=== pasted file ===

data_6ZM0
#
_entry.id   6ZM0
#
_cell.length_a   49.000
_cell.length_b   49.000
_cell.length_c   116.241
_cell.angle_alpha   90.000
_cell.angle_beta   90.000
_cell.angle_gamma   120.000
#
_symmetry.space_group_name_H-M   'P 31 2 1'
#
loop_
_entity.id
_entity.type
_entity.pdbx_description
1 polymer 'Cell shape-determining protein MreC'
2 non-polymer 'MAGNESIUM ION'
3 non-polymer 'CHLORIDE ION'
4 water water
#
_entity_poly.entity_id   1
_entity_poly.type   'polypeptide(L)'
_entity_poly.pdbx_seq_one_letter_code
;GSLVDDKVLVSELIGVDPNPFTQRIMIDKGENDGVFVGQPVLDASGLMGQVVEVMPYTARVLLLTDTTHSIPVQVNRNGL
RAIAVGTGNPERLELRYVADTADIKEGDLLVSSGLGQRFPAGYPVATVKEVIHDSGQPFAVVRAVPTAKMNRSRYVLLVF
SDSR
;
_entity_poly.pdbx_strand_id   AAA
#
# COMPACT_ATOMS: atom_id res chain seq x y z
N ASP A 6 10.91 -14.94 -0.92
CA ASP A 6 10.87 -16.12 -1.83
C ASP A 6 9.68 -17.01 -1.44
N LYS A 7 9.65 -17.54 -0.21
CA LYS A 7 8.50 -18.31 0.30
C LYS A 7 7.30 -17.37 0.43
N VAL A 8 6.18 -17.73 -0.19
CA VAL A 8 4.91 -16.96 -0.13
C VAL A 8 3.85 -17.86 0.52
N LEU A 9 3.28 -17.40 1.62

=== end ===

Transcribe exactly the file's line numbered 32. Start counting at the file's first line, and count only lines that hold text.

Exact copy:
# COMPACT_ATOMS: atom_id res chain seq x y z